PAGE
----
Upgrade to higher junk rating reflects Atlantic City momentum
Continued fiscal progress after resolving outstanding casino tax appeals pushed Atlantic City’s bond rating up to the single-B category for the first time since early 2016.
S&P Global Ratings upgraded Atlantic City general obligation bonds two notches to B from CCC-plus late Tuesday citing a series of improvements accomplished under state oversight. The upgrade, to a rating that is still deep in speculative-grade territory, comes nearly a year to after S&P last raised the city’s debt.
The ratings boost came three weeks after the administration of New Jersey Gov. Phi Murphy recommended continuing state intervention of Atlantic City finances through at least the fall of 2021 under the Municipal Stabilization and Recovery Act that began in November 2016.
"The upgrade reflects our opinion of the city's improved operating environment and structural financial improvement following settlement of outstanding tax appeals and continuation of extensive state oversight," S&P analyst Timothy Little said in a statement.
The new S&P rating is four notches higher than Moody’s Investors Service, which rates Atlantic City Caa3. S&P maintained the stable outlook on Atlantic City debt that it assigned during its October 2017 upgrade.
"We are enthusiastic about the S&P upgrade because it demonstrates the hard work being done by Atlantic City and the State is moving the city in a positive direction," said Lisa Ryan, a spokeswoman for New Jersey’s Department of Community Affairs, which is overseeing the state takeover. "Over the last nine months, the city and state have worked collaboratively to find creative solutions to pay Atlantic City’s deferred pension and healthcare contributions and to maintain essential services without significantly increasing the city budget."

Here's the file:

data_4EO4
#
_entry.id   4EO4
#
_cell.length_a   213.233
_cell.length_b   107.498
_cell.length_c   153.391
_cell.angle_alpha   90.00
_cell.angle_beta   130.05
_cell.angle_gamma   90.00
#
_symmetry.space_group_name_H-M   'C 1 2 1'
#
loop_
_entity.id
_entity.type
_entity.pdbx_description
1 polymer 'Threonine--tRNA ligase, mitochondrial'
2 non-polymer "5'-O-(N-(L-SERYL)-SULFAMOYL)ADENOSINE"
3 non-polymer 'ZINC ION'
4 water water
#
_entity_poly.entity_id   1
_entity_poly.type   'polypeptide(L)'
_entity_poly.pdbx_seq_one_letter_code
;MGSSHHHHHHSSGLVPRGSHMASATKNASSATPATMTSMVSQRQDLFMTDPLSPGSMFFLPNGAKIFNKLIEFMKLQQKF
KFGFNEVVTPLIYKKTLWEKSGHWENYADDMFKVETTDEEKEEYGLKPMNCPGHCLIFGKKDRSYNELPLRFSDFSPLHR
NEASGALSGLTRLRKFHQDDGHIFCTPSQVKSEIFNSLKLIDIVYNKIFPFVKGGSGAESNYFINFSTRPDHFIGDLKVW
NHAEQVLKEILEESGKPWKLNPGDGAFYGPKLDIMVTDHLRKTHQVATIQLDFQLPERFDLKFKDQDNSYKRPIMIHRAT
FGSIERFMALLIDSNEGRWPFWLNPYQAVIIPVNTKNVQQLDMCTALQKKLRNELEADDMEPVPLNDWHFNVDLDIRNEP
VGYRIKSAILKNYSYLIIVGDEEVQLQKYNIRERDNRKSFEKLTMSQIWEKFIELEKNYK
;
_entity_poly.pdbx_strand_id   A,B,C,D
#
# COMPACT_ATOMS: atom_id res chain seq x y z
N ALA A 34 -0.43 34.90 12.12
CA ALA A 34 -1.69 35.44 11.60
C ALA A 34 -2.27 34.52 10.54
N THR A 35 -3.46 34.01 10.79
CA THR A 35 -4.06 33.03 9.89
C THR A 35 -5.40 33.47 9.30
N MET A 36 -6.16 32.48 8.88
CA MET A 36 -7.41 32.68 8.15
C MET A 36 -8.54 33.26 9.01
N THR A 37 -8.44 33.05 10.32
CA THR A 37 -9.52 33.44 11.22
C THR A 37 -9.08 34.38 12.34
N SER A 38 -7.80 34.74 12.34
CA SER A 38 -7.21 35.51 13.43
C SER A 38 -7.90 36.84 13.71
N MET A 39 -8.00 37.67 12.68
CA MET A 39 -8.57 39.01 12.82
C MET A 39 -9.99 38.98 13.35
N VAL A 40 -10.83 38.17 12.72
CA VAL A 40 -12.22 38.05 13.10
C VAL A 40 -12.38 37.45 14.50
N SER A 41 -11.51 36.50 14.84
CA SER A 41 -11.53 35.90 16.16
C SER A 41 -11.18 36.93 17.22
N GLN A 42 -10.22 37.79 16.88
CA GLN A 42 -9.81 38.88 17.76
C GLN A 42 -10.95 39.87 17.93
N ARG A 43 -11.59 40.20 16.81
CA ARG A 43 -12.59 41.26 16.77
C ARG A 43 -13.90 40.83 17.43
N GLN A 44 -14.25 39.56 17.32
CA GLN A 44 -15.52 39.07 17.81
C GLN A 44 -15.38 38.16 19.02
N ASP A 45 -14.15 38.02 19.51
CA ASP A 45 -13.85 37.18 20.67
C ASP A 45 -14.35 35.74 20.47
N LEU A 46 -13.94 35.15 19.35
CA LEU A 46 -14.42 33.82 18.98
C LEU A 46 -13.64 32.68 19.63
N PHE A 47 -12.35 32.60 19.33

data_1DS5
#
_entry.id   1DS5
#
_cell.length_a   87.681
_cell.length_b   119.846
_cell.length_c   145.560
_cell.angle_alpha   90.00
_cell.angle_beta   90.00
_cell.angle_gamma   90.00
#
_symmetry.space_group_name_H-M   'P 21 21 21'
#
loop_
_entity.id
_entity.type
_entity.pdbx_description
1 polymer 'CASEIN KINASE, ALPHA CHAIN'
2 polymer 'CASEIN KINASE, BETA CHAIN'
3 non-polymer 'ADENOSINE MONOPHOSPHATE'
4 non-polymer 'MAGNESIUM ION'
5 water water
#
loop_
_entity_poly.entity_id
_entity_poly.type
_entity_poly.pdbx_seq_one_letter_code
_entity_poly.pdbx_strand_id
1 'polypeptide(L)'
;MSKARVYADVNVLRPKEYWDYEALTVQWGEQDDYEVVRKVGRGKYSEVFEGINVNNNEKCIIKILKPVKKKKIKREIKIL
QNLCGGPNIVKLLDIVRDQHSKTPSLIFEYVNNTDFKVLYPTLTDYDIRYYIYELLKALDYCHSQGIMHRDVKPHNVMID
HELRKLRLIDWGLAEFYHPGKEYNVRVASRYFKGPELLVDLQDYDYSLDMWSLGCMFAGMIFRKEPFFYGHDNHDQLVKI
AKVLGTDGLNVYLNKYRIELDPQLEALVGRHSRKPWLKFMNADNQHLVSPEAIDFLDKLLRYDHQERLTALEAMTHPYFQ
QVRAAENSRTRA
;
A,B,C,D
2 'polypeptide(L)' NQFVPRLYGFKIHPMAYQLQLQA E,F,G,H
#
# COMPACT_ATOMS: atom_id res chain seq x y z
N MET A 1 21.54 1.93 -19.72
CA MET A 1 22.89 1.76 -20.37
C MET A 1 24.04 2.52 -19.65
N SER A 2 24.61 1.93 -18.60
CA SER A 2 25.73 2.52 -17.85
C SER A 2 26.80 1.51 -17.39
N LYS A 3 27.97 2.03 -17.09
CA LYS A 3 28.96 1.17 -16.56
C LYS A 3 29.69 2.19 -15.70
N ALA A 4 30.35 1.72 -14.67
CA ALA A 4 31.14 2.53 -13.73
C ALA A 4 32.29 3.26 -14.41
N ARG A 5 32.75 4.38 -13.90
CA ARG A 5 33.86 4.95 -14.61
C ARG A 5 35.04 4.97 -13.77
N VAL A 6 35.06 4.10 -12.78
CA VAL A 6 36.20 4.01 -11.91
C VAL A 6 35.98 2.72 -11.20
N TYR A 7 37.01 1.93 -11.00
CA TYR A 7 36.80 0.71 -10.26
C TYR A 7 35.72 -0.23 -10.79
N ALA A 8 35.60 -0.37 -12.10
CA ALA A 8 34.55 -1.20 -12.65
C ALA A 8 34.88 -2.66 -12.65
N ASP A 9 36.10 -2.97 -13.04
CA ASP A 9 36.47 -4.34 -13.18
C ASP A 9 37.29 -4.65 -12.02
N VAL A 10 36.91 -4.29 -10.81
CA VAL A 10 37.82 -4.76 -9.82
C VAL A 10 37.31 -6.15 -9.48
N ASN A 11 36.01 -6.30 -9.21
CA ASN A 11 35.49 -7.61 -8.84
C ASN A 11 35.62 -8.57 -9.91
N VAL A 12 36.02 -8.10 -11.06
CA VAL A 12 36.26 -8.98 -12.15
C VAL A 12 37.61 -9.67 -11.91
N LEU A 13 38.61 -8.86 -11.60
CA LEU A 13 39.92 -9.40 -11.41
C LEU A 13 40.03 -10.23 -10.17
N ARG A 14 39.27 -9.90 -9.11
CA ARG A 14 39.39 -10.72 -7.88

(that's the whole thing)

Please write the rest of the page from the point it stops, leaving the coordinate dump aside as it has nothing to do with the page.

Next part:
Little noted that since S&P’s last Atlantic City review, the city achieved permanent financing of its deferred 2015 state pension and healthcare contributions through a $49.2 million bond sale in April. He also credited city officials for implementing a 10-year payment-in-lieu-of-taxes program for casino gambling properties and adopting a $225.3 million 2018 fiscal year budget that contains less reliance on non-traditional state aid.
"The stable outlook reflects our opinion we expect the city to maintain and continue to improve financial performance, increase reserve levels and sustain improved liquidity, while political risk associated with payment of debt service and structural reforms has improved, further lending support to future stability,” wrote Little.
The press office for Atlantic City Mayor Frank Gilliam did not immediately respond for comment on the S&P upgrade. Lt. Gov. Sheila Oliver joined Mayor Gilliam and City Council President Mary Small Tuesday for the first meeting of the Atlantic City Executive Council, which was created after being recommended as part of the state’s September report that recommended more collaboration from Trenton.
“Atlantic City is at a turning point because we now have a robust road map for the city’s revitalization,” said Gilliam in a statement Tuesday about the meeting. “As I look around the room and see so many leaders ready to work with the city, I am optimistic for our future. This is an opportunity to try new things to move Atlantic City forward.”